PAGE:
Boston Red Sox: Diagnosing Andrew Benintendi’s early struggles

The Boston Red Sox offense has been productive so far this season, but young star Andrew Benintendi has struggled to stay consistent at the plate.

If you’re wondering if it’s too early to panic about your favorite player, look at the calendar. If it reads “April”, the answer is yes, it’s too early to panic. It’s never too early, however, to offer some constructive criticism. That’s exactly what Boston Red Sox left fielder Andrew Benintendi needs right now.

Through 27 games, Benintendi is hitting .242 with an OBP of .358 and a slugging of .396. He has just 10 extra base hits so far, only one of which has been a home run. While it’s very early in the 2018 season, it’s safe to say the young lefty is struggling.

What’s different about Benintendi this year, though? For one, he cut his hair and got himself a girlfriend. These two things may not correlate with his on-field performance, but it’s impossible to know for sure.

What stands out about Benintendi?

From a baseball standpoint, there are a few things that jump off the stat sheet. First and foremost is his spray chart.

According to Fangraphs, Benintendi is pulling 47.3% of balls, hitting 23% to center, and 29.7% to the opposite field. This is a far cry from his 2017 breakdown, which was 34.3% pull, 37% center, and 28.7% oppo.

Clearly, Benintendi has been out in front of the ball far more than he was last season. As a result, his ground ball percentage is up almost 6% while his fly ball percentage is down by 6%. With shifts that all but eliminate the pull-side seeing-eye single, Benintendi has found fewer holes than ever before.

This increase in ground ball percentage also explains Benintendi’s power deficiency, as it’s very difficult to get extra base hits on the ground.

The reason behind this uptick in ground ball (and pull-side) frequency is twofold. It has to do both with the Red Sox ultra-aggressive approach, as well as the way pitchers are attacking the young stud.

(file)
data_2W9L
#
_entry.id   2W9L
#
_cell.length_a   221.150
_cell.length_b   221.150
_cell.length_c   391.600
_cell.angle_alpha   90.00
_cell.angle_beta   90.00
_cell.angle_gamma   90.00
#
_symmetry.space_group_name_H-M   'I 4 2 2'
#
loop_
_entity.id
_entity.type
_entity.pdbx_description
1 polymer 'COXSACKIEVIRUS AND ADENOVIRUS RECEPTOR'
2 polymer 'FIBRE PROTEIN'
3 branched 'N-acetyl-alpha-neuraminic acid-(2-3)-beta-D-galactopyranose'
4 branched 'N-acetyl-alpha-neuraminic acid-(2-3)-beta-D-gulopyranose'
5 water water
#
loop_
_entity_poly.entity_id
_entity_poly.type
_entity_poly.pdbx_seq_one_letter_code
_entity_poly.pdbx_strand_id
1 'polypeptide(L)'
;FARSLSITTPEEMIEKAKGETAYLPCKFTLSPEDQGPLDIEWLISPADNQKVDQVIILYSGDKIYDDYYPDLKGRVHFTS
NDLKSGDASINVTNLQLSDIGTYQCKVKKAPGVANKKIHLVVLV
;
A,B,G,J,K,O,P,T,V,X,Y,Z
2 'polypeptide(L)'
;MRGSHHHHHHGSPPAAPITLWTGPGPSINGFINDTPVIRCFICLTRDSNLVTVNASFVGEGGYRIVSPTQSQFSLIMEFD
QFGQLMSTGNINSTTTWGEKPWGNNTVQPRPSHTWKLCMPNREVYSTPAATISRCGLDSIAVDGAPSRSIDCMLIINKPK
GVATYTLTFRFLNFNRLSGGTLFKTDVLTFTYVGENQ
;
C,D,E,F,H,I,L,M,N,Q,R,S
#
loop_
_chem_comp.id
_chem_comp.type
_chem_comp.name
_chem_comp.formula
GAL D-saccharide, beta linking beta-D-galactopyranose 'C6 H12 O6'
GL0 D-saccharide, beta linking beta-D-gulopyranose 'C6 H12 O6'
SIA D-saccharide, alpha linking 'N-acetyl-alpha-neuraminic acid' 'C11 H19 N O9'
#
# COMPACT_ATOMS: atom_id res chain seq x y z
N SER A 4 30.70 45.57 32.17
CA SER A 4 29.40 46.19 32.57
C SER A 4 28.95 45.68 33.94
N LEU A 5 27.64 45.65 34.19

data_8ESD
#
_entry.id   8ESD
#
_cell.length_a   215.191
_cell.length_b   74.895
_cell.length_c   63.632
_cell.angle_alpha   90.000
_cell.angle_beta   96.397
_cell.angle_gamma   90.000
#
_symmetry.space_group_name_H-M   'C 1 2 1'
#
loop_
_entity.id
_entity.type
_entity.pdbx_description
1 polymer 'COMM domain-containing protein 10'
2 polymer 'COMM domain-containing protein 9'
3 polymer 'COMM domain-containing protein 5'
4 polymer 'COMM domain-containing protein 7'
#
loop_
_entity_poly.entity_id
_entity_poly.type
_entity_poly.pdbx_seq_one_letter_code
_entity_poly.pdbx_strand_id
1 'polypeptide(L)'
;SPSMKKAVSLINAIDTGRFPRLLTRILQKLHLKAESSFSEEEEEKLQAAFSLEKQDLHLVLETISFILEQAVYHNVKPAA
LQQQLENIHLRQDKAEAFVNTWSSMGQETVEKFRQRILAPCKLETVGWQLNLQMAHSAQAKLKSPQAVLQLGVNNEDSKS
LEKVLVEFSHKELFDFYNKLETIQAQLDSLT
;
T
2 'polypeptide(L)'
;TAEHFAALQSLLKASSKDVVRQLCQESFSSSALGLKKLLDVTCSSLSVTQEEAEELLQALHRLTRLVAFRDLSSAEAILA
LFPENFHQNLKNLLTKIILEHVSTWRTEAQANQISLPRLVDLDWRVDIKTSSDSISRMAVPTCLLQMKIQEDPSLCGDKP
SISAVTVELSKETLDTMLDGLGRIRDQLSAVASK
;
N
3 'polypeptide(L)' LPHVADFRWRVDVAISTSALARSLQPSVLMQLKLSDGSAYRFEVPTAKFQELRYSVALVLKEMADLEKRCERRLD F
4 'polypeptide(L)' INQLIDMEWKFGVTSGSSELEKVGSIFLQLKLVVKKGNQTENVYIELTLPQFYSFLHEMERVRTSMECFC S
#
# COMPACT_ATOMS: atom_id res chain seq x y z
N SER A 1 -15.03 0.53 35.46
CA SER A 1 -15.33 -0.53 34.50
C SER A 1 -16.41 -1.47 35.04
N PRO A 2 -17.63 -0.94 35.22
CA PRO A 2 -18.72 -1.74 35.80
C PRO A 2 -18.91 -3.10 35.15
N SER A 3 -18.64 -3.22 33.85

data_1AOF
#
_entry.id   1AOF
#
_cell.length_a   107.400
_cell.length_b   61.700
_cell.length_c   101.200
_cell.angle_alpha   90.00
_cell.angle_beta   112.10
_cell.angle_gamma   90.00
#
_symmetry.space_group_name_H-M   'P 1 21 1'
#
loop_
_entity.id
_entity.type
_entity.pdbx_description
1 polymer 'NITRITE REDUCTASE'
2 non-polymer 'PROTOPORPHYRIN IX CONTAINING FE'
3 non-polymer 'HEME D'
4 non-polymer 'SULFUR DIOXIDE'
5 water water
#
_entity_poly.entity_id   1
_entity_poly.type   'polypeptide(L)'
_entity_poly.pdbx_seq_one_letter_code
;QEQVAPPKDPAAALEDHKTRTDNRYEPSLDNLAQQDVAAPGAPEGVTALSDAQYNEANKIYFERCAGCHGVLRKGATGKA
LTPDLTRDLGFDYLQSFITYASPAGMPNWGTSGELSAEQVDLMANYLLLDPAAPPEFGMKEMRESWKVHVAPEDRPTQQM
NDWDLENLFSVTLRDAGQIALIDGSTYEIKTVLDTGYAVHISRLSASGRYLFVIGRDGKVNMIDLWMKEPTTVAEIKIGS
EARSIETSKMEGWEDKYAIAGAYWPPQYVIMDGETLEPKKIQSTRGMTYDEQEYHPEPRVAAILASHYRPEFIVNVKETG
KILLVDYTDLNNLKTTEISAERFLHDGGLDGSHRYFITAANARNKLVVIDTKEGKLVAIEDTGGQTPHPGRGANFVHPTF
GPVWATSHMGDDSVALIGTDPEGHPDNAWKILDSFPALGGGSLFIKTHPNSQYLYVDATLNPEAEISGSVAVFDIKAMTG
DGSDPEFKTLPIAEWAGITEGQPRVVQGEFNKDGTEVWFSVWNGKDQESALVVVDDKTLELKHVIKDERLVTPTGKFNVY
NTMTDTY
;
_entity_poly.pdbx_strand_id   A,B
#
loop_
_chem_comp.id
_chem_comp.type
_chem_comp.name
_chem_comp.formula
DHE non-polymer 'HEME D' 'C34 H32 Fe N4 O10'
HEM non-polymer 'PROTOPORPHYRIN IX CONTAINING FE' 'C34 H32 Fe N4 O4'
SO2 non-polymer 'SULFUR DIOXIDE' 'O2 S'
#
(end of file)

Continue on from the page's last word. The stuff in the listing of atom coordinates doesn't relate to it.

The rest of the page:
Hunting pitches

The new “hunt pitches” approach the Red Sox have adopted under Manager Alex Cora has been a blessing to some and a curse for others. For No. 16, it’s been the latter.

Knowing that the Red Sox are fastball ready in the box, pitchers have responded by throwing Benintendi more changeups than ever before. Last season, Benintendi was thrown 13.7% changeups. This year, the percentage has skyrocketed to 22.1%.

It might be easy to say “stay back and drive it up the middle” while you’re watching from your couch at home, but it’s just not that easy. He’ll figure it out, it’s just a matter of when.

Andrew Benintendi was runner-up for AL Rookie of the Year in 2017, and for good reason. He’s a gifted baseball player and one who will see a ton of success throughout his long career.

For the first time, though, pitchers have started to figure him out and attack his weaknesses. This game is all about making adjustments, so it will be interesting to see how the 23-year-old heart throb adapts to an adverse situation.

Hopefully, Benintendi will fight through his struggles and make an impact in this week’s home series. The Red Sox welcome the Kansas City Royals to town, and they’ll need all hands on deck to get back to their dominant ways. Go Sox!